On October 2, I had the opportunity to be the guest speaker for the Minden Study Club meeting held at the Webster Parish Library in Minden. When ask to speak, I was specifically requested to make a presentation on the meaning of Fasching, how it relates to the City of Minden and why the City now celebrates it with a festival each November. The assignment was very appropriate with the Fasching Fifth Season Celebration being held for the sixth year on Saturday, November 19th. In preparation for the presentation, I began to research Fasching celebrations in Germany and here are a few highlights I learned:
A Quick History Lesson
In 1835, Charles Veeder built an inn on a hilltop a few miles from Bayou Dorcheat in North Louisiana. By 1836, he had laid out a town in the shape of a parallelogram. He named the settlement Minden, after the home of his ancestors in Germany. A year before Veeder arrived, a group of German Utopians, who had followed the mystic “Count Leon” to North America, established the settlement seven miles northeast of Minden now known as the Germantown Colony State Museum. The Germantown Colony was placed on the official list of the Nation’s Cultural Resources Worthy of Preservation by the U.S. Department of the Interior, Heritage Conservation and
Recreation Service in 1979.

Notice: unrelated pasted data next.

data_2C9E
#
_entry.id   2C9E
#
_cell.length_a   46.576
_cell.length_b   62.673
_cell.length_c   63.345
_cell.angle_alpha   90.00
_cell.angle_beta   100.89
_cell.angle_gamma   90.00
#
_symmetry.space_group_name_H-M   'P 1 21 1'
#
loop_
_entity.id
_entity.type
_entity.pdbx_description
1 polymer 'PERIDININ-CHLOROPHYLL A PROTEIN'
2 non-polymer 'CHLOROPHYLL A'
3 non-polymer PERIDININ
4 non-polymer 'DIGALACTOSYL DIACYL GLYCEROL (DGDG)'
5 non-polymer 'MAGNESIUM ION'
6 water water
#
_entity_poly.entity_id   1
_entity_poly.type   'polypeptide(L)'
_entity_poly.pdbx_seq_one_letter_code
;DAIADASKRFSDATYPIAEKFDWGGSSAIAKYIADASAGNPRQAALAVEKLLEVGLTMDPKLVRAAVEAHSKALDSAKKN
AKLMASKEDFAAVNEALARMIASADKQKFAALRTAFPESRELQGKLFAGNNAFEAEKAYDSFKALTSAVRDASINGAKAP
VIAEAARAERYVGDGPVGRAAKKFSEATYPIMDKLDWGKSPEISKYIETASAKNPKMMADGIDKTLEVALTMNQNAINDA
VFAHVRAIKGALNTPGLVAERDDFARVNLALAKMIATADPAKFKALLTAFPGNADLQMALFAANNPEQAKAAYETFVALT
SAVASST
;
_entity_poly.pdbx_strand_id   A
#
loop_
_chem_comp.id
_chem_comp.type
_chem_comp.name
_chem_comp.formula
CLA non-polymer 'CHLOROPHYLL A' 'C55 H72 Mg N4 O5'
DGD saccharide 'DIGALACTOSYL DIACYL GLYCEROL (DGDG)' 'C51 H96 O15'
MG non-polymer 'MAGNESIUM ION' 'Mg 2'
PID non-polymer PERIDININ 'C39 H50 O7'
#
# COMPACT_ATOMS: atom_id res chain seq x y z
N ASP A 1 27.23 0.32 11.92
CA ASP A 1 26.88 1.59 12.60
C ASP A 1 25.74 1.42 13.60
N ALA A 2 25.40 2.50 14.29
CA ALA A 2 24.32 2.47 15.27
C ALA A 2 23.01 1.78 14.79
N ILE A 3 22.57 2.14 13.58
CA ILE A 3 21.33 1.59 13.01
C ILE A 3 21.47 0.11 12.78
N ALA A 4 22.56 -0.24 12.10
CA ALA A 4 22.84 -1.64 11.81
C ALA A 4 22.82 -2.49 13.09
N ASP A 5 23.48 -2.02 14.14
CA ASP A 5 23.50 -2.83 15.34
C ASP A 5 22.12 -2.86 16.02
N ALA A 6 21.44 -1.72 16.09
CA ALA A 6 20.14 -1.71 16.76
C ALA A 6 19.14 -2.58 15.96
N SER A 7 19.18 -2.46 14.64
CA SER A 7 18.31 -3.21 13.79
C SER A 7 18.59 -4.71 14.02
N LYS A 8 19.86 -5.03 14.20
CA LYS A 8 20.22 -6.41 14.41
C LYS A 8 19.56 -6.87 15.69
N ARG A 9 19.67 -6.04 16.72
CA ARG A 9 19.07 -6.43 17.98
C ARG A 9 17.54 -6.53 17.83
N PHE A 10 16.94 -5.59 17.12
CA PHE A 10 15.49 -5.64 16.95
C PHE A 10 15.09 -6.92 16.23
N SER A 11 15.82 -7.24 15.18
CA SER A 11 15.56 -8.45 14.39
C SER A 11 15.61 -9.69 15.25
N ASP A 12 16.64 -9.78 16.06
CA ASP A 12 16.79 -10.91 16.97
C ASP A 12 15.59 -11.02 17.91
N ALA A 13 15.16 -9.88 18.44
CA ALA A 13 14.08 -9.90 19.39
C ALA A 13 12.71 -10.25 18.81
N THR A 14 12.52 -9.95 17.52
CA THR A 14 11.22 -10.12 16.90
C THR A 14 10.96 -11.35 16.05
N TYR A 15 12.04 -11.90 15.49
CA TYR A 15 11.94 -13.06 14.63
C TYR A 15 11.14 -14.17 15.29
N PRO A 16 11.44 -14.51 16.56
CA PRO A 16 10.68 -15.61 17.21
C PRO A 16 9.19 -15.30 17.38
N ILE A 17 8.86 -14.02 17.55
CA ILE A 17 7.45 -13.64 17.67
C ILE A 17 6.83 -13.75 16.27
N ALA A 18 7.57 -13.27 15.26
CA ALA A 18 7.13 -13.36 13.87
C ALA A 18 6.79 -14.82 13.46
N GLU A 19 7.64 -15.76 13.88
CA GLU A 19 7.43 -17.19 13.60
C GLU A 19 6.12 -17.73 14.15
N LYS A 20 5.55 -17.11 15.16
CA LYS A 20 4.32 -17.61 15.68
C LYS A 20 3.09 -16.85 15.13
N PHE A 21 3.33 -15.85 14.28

From that unique German heritage springs Minden’s annual “Fasching” celebrations.
On Saturday, November 19, the Fasching Fifth Season Celebration, brings the distinctive German traditions to visitors of Minden and Webster Parish and celebrates the heritage of Minden with its German influences. It offers a full day of activities in historic downtown Minden with carnival rides, German food, and great entertainment, culminating in fantastic fireworks show at dusk and the beginning of the Holiday Trail of Lights. Minden’s downtown features thousands of colorful Christmas lights and hundreds of life-size Nutcrackers to honor Minden’s German Heritage. During the day, free shuttles run from downtown to the Germantown Colony State Museum.
On Saturday, February 11, 2017, the Fasching Karneval and Parade, Minden’s German equivalent of Mardi gras, offers a full day of activities in historic downtown Minden with carnival rides, German food, and a Mardi gras parade at 5:30 PM.
What is Fasching?